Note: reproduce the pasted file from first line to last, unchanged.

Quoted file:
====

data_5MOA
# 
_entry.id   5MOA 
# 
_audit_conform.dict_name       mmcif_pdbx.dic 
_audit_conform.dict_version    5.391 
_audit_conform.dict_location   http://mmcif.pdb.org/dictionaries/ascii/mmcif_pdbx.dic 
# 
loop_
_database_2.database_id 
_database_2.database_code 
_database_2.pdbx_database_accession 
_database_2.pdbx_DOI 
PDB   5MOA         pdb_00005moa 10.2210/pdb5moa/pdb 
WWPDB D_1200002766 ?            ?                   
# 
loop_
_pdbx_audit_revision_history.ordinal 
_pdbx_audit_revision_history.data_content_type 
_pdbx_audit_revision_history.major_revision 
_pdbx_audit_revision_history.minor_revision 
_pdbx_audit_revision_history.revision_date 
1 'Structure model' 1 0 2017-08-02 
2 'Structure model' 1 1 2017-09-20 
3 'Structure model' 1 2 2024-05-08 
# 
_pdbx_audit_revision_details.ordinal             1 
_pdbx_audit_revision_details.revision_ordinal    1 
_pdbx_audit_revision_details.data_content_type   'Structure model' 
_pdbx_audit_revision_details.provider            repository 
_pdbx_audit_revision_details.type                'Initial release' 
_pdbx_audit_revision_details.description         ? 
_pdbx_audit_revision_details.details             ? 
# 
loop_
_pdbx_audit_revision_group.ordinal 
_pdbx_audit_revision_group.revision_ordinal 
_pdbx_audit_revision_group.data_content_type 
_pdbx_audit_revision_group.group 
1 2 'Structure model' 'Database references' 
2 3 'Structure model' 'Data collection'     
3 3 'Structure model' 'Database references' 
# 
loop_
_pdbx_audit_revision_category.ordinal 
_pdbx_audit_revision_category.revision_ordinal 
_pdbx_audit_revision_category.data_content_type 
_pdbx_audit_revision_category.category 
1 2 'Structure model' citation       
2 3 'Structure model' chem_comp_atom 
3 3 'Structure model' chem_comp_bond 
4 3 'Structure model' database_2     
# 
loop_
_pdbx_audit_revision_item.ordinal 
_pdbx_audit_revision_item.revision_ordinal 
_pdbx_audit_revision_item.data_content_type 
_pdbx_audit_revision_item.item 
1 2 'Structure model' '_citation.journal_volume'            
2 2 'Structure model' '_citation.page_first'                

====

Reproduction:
data_5MOA
# 
_entry.id   5MOA 
# 
_audit_conform.dict_name       mmcif_pdbx.dic 
_audit_conform.dict_version    5.391 
_audit_conform.dict_location   http://mmcif.pdb.org/dictionaries/ascii/mmcif_pdbx.dic 
# 
loop_
_database_2.database_id 
_database_2.database_code 
_database_2.pdbx_database_accession 
_database_2.pdbx_DOI 
PDB   5MOA         pdb_00005moa 10.2210/pdb5moa/pdb 
WWPDB D_1200002766 ?            ?                   
# 
loop_
_pdbx_audit_revision_history.ordinal 
_pdbx_audit_revision_history.data_content_type 
_pdbx_audit_revision_history.major_revision 
_pdbx_audit_revision_history.minor_revision 
_pdbx_audit_revision_history.revision_date 
1 'Structure model' 1 0 2017-08-02 
2 'Structure model' 1 1 2017-09-20 
3 'Structure model' 1 2 2024-05-08 
# 
_pdbx_audit_revision_details.ordinal             1 
_pdbx_audit_revision_details.revision_ordinal    1 
_pdbx_audit_revision_details.data_content_type   'Structure model' 
_pdbx_audit_revision_details.provider            repository 
_pdbx_audit_revision_details.type                'Initial release' 
_pdbx_audit_revision_details.description         ? 
_pdbx_audit_revision_details.details             ? 
# 
loop_
_pdbx_audit_revision_group.ordinal 
_pdbx_audit_revision_group.revision_ordinal 
_pdbx_audit_revision_group.data_content_type 
_pdbx_audit_revision_group.group 
1 2 'Structure model' 'Database references' 
2 3 'Structure model' 'Data collection'     
3 3 'Structure model' 'Database references' 
# 
loop_
_pdbx_audit_revision_category.ordinal 
_pdbx_audit_revision_category.revision_ordinal 
_pdbx_audit_revision_category.data_content_type 
_pdbx_audit_revision_category.category 
1 2 'Structure model' citation       
2 3 'Structure model' chem_comp_atom 
3 3 'Structure model' chem_comp_bond 
4 3 'Structure model' database_2     
# 
loop_
_pdbx_audit_revision_item.ordinal 
_pdbx_audit_revision_item.revision_ordinal 
_pdbx_audit_revision_item.data_content_type 
_pdbx_audit_revision_item.item 
1 2 'Structure model' '_citation.journal_volume'            
2 2 'Structure model' '_citation.page_first'                